Macon Steered Clear of Self-Promotion | Eastern North Carolina Now | After reading letters addressed to him, Nathaniel Macon burned them. More than once, he likely tossed the papers into the fireplace in the spartan...

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   Publisher's note: The guest article below, by Dr. Troy Kickler, who is the director of the North Carolina History Project, appeared in John Hood's daily column in his publication, the Carolina Journal, which, because of Author / Publisher Hood, is inextricably linked to the John Locke Foundation.

Nathaniel Macon
After reading letters addressed to him, Nathaniel Macon burned them. More than once, he likely tossed the papers into the fireplace in the spartan, two-room domicile on his Buck Spring plantation or in the fireplace of the boarding house where he rented rooms when Congress was in session.

    Historians have claimed that the practice revealed the Warren County native's republican virtue - a character trait early Americans believed that politicians should embody. In this view, leaders were public servants and should avoid using political office for personal gain or as a means to achieve fame and glory.

    Macon did possess republican virtue, but he burned his correspondence for practical reasons. This correspondence would have been valuable, because Macon's name was synonymous with North Carolina during the 1790s and early 1800s. He served in the U.S. House from 1791-1815 and in the U.S. Senate from 1815-28. He was speaker of the House from 1801-07, and many politicians from North Carolina and elsewhere sought his advice regarding important political issues.

    Some hoped to share some of the past. For years, Judge Archibald Debow Murphey (1777-1832) planned to write a history of North Carolina. While doing research, he asked important North Carolinians for their remembrances of North Carolina events, and in letters, he provided lengthy descriptions of Tar Heel history. Murphey, a proponent of public education and internal improvements, unfortunately died before penning a manuscript of the Old North State's history.

    During the research phase, Murphey asked Macon in 1825 for leads and any documents that might assist his scholarly pursuit. Macon was willing to help Murphey. He commented on the Regulator Movement in North Carolina, and the history both of Halifax County and what had been Bute County. He also recommended that Murphey consult The History of North Carolina, published in 1812 by Edenton's Hugh Williamson. Macon asked his good friend, John Randolph of Roanoke, a flamboyant congressman from Virginia, for any notes that he might have answering Murphey's research questions.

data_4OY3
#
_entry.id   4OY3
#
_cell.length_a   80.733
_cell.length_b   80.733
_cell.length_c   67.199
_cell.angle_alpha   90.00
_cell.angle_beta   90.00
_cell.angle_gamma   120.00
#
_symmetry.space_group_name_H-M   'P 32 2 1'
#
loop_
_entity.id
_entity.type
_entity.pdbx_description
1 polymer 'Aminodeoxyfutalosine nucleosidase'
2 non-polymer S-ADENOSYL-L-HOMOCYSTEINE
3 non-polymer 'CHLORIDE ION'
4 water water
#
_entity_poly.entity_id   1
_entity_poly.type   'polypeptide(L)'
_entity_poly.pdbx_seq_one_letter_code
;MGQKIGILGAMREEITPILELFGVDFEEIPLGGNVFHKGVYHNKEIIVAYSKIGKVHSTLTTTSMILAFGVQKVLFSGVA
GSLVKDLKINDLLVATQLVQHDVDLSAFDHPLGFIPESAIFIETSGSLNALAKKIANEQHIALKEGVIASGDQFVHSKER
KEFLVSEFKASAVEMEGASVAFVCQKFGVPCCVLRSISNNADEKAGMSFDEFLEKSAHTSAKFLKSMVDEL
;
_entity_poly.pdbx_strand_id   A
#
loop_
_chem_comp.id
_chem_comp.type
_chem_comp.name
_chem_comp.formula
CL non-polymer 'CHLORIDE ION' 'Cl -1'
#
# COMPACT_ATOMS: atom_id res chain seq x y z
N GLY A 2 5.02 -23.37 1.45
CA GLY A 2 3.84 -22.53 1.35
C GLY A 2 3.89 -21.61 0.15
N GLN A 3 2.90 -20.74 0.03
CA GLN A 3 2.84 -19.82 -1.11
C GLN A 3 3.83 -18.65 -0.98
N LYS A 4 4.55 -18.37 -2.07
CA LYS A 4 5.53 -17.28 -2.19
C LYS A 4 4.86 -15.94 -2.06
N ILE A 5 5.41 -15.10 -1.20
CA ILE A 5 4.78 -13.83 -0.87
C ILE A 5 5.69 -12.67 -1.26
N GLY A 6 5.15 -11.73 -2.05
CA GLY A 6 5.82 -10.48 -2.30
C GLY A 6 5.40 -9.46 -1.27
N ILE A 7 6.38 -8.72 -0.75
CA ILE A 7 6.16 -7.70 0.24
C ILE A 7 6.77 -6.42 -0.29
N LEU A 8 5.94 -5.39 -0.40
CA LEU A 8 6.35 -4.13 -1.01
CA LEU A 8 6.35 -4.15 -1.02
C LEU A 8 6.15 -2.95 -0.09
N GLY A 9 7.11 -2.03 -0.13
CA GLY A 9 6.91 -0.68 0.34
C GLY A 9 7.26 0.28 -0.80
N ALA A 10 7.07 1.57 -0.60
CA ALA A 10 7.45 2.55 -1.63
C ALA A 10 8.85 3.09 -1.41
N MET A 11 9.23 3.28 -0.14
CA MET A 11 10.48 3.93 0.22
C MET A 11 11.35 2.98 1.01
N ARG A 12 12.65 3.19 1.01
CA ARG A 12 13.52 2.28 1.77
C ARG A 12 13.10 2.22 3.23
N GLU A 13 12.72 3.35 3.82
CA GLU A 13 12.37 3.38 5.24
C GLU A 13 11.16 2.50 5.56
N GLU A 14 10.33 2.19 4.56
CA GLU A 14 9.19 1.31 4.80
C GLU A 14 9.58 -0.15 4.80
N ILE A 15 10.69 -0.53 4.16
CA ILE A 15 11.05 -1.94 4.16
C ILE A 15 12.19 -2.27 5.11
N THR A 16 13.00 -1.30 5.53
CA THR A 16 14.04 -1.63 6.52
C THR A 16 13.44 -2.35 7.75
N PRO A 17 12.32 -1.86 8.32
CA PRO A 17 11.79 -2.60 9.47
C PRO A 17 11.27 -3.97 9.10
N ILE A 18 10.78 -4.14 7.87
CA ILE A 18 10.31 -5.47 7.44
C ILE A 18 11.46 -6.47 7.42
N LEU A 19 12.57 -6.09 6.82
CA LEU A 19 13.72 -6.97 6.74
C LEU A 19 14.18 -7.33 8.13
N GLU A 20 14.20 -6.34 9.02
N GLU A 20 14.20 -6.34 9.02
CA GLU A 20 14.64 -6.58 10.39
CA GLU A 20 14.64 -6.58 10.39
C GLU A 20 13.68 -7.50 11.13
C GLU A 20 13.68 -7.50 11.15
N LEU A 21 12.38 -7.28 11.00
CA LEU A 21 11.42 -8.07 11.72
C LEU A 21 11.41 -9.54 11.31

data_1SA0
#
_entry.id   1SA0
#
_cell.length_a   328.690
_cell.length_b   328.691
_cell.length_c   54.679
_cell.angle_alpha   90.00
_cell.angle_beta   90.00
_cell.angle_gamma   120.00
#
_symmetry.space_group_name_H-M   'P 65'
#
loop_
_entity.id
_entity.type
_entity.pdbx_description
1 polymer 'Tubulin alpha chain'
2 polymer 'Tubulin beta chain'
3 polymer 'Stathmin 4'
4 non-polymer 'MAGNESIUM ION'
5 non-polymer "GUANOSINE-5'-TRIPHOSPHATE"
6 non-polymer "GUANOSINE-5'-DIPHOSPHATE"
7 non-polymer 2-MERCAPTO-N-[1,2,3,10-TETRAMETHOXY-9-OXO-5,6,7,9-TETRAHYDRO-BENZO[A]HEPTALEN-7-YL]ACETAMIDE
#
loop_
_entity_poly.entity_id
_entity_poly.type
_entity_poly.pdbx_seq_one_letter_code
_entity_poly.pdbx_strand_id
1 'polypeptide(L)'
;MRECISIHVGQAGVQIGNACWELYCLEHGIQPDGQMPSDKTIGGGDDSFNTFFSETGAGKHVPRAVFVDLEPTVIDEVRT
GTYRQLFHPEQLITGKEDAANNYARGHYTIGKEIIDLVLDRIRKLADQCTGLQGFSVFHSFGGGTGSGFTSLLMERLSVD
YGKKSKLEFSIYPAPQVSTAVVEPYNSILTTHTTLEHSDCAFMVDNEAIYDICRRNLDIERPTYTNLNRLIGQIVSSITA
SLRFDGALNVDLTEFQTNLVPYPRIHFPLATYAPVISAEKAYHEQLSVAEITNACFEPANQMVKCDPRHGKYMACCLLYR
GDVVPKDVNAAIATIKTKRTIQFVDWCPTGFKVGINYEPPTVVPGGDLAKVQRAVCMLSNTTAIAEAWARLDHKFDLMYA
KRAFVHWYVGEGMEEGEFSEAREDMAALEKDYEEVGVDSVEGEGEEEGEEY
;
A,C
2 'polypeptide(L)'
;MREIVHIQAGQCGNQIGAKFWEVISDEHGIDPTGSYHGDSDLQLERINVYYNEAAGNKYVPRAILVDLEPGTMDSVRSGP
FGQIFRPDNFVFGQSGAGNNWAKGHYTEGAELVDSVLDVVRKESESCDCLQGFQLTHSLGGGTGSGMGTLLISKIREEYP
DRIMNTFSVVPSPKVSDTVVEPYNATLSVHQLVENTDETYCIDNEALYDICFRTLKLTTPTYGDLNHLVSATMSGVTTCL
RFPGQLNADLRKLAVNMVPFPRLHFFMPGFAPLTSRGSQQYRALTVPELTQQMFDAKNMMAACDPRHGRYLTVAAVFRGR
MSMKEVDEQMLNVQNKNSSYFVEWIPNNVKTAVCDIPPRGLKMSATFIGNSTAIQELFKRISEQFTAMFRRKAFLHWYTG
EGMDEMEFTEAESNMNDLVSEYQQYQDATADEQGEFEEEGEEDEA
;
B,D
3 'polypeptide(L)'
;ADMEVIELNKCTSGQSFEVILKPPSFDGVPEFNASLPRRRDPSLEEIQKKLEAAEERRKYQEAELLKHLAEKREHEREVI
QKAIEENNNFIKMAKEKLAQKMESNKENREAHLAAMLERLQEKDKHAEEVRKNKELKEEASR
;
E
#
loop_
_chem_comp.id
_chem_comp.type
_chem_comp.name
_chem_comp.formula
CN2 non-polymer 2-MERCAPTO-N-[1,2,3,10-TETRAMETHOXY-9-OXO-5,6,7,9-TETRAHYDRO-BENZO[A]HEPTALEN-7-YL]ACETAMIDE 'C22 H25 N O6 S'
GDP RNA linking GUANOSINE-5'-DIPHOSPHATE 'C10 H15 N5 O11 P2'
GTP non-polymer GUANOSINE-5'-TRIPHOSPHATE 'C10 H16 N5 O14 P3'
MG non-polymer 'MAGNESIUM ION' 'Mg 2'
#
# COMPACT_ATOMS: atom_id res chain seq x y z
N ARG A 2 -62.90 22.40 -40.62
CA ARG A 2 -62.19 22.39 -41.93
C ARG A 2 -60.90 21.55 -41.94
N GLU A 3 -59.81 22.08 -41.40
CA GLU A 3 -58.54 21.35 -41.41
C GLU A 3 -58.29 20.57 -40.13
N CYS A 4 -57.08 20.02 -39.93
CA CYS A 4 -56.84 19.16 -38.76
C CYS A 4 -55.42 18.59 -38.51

The amiable Macon, however, had no letters to share. In a letter to the judge, he said: "Some years past, a few confidential letters were I thought improperly published; This fact, induced me to burn, the correspondence of my life, together with notes on living characters, with whom I had been associated in public business."

    When the North Carolinian addressed a letter to a person, it was for that individual's eyes only. It could be shared, but Macon believed - as he later reprimanded then Secretary of State Martin Van Buren in 1830 - that protocol necessitated asking the author first.

    Van Buren had taken the liberty to submit an excerpt of Macon's correspondence to the Richmond Enquirer. From two friends who were subscribers, Macon initially learned that his praise for President Andrew Jackson had been published without his permission. Macon's words had been used to garner support for Jackson.

    Macon was disappointed with Van Buren, who would be elected the eighth president of the United States: "Your publication has not diminished my friendly feelings towards you, though it may have diminished my confidence, in your being prudent at all times and under all circumstance. Indeed it has long since been said, that no man is wise at all times."

    If the president was doing his job, Macon believed, a public relations effort was not needed. As Macon later expressed to Van Buren: "An administration gaining the affection of the people by the proper management of the public affairs, need never publish the opinion of an individual in its favor, to gain friends. ..."

    Macon probably would look disapprovingly at sharing his correspondence to Murphey and Van Buren. If he still were here among us, I hope that he would be quick to forgive.
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